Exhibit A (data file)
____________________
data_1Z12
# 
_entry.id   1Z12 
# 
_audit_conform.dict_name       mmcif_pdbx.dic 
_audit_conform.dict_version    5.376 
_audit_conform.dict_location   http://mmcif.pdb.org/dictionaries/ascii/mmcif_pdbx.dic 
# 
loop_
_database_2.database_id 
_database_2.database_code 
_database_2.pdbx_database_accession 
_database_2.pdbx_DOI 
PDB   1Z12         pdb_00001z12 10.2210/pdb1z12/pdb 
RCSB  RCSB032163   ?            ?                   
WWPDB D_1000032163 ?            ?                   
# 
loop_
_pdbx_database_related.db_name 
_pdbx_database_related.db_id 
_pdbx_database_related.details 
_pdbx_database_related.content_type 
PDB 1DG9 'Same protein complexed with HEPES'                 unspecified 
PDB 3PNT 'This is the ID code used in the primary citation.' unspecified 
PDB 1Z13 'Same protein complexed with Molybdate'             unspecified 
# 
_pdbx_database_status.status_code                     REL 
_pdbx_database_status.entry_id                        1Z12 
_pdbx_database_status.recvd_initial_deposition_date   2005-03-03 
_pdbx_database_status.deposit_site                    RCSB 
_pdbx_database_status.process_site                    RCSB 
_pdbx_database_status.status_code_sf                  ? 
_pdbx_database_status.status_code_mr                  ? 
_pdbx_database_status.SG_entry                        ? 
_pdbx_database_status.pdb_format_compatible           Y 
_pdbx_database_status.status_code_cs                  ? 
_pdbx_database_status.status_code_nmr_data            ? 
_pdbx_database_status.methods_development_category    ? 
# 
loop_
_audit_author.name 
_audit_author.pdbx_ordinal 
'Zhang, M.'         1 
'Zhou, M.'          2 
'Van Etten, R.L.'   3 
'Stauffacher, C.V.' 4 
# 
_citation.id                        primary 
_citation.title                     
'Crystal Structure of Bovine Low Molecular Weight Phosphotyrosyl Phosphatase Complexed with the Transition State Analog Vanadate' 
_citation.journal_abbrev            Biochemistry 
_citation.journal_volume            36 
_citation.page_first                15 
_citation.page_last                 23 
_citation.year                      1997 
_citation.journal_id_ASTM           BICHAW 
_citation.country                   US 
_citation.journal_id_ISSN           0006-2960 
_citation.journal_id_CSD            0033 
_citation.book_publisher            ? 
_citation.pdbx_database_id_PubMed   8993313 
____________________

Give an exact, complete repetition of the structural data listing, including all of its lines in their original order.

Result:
data_1Z12
# 
_entry.id   1Z12 
# 
_audit_conform.dict_name       mmcif_pdbx.dic 
_audit_conform.dict_version    5.376 
_audit_conform.dict_location   http://mmcif.pdb.org/dictionaries/ascii/mmcif_pdbx.dic 
# 
loop_
_database_2.database_id 
_database_2.database_code 
_database_2.pdbx_database_accession 
_database_2.pdbx_DOI 
PDB   1Z12         pdb_00001z12 10.2210/pdb1z12/pdb 
RCSB  RCSB032163   ?            ?                   
WWPDB D_1000032163 ?            ?                   
# 
loop_
_pdbx_database_related.db_name 
_pdbx_database_related.db_id 
_pdbx_database_related.details 
_pdbx_database_related.content_type 
PDB 1DG9 'Same protein complexed with HEPES'                 unspecified 
PDB 3PNT 'This is the ID code used in the primary citation.' unspecified 
PDB 1Z13 'Same protein complexed with Molybdate'             unspecified 
# 
_pdbx_database_status.status_code                     REL 
_pdbx_database_status.entry_id                        1Z12 
_pdbx_database_status.recvd_initial_deposition_date   2005-03-03 
_pdbx_database_status.deposit_site                    RCSB 
_pdbx_database_status.process_site                    RCSB 
_pdbx_database_status.status_code_sf                  ? 
_pdbx_database_status.status_code_mr                  ? 
_pdbx_database_status.SG_entry                        ? 
_pdbx_database_status.pdb_format_compatible           Y 
_pdbx_database_status.status_code_cs                  ? 
_pdbx_database_status.status_code_nmr_data            ? 
_pdbx_database_status.methods_development_category    ? 
# 
loop_
_audit_author.name 
_audit_author.pdbx_ordinal 
'Zhang, M.'         1 
'Zhou, M.'          2 
'Van Etten, R.L.'   3 
'Stauffacher, C.V.' 4 
# 
_citation.id                        primary 
_citation.title                     
'Crystal Structure of Bovine Low Molecular Weight Phosphotyrosyl Phosphatase Complexed with the Transition State Analog Vanadate' 
_citation.journal_abbrev            Biochemistry 
_citation.journal_volume            36 
_citation.page_first                15 
_citation.page_last                 23 
_citation.year                      1997 
_citation.journal_id_ASTM           BICHAW 
_citation.country                   US 
_citation.journal_id_ISSN           0006-2960 
_citation.journal_id_CSD            0033 
_citation.book_publisher            ? 
_citation.pdbx_database_id_PubMed   8993313 